Why Alex Rodriguez Could Be First PED User in the Hall of Fame

Apr 1, 2016; Miami, FL, USA; Miami Marlins hitting coach Barry Bonds (right) talks with New York Yankees designated hitter Alex Rodriguez (left) before their spring training game at Marlins Park. Mandatory Credit: Steve Mitchell-USA TODAY Sports
Apr 1, 2016; Miami, FL, USA; Miami Marlins hitting coach Barry Bonds (right) talks with New York Yankees designated hitter Alex Rodriguez (left) before their spring training game at Marlins Park. Mandatory Credit: Steve Mitchell-USA TODAY Sports /

There are a few reasons to think that Alex Rodriguez could fare better than other suspected PED users when he is finally Hall of Fame eligible.

Assuming he retires after the 2016 season, Alex Rodriguez will be eligible to be elected into the Hall of Fame in 2021. Strictly by the numbers, he should be a no-doubt, first-ballot inductee. In an alternate universe he would even have a case for being the first player to be unanimously voted in.

By Jay Jaffe’s JAWS metric (Jaffe WAR Score system), which was designed to “measure a player’s Hall of Fame worthiness,” Alex Rodriguez receives the second-highest score of any shortstop in history, behind only Honus Wagner. He ranks well ahead of guys like Cal Ripken, Robin Yount, Ozzie Smith, and Ernie Banks.

Yankees fans will be shocked to see that Alex Rodriguez’s JAWS score of 91 is dangerously close to doubling sure-fire first ballot Yankee great Derek Jeter‘s mark of 57. The average Hall of Fame shortstop earned 66.7 career WAR. Alex Rodriguez has racked up 117.9 according to Baseball-Reference. 

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Of course, we all know that Alex Rodriguez will almost certainly not be elected on the first ballot. In fact, the odds of him ever being enshrined in Cooperstown are strongly stacked against him because of his connection to performance enhancing drugs.

Reports surfaced in 2009 that Rodriguez had tested positive for anabolic steroids during the 2003 season when he was playing for the Texas Rangers. This was before Major League Baseball had a drug testing system in place, so no penalties for failing a test were given. Those tests were supposed to remain anonymous and 103 other MLB players also tested positive for similar substances.

Unfortunately, this was not A-Rod’s only brush with PEDs. After an investigation into the Biogenesis anti-aging clinic found records showing Alex Rodriguez regularly received shipments of HGH, he was suspended for the entire 2014 season. Although he first denied the allegations and appealed the suspension, he would later admit to DEA investigators that he was guilty of the charges. 

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Recent Hall of Fame candidates who have been connected to PED use have not fared well in voting, almost certainly for punitive reasons. Barry Bonds and Roger Clemens, who have strong cases as the best player and pitcher in baseball history respectively, have both failed to earn even 50% of the vote in the fourth year on the ballot.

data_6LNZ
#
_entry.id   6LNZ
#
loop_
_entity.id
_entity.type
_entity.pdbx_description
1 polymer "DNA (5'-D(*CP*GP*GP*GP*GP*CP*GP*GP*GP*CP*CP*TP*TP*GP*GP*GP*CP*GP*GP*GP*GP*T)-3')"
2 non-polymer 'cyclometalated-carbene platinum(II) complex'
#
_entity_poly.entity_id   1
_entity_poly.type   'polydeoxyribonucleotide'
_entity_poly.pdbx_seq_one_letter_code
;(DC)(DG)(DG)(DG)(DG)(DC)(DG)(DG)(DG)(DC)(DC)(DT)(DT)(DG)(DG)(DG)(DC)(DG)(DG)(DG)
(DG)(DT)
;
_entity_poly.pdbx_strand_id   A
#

Jeff Bagwell and Mike Piazza, who never had any substantial accusations of PED use made about them, have both been seemingly hurt just because they were big sluggers who happened to play in the “steroid era.”

That said, there are a couple of reasons to think Alex Rodriguez might have a slightly better chance by the time his turn comes around in 2021.

First, the demographics of the BBWAA are slowly changing. In 2015, the organization took Hall of Fame votes away from BBWAA members who have not been active in the last 10 years. That cut out a wide swath of older voters who historically have taken a stronger stance against suspected PED users. 

As more fresh blood joins the ranks of the BBWAA, especially sabermetrically inclined voters who are less likely to care about steroid use, the chances that A-Rod, Bonds, or Clemens get inducted increase.

Somewhat paradoxically, another reason that Alex Rodriguez may receive more Hall of Fame support than Bonds or Clemens is that he admitted his use and was suspended for it. Neither Barry Bonds or Roger Clemens were ever punished for their actions. However, the fact that the majority of Hall voters see them as being guilty means that they can punish them by keeping them out of the HOF.

Could the case be made that Alex Rodriguez served his sentence for his indiscretions when he received his 162 game suspension? He came clean about his drug use, seemingly reformed, and finished his career with his head held high, as a respected leader in the New York Yankees clubhouse.

He has even become something of a sympathetic figure among Yankees fans because of his clear enthusiasm for the game and desire to keep playing well into his 40’s, even as his body is failing him.

Next: What's Next for A-Rod?

The further baseball gets from the outrage of the steroid era, the more fans and writers can get perspective on some of the great players of that generation, regardless of the mistakes they may have made.

Alex Rodriguez is one player who has made some mistakes in his career and punished for them. Should those mistakes keep him from being remembered as the all-time great he clearly is?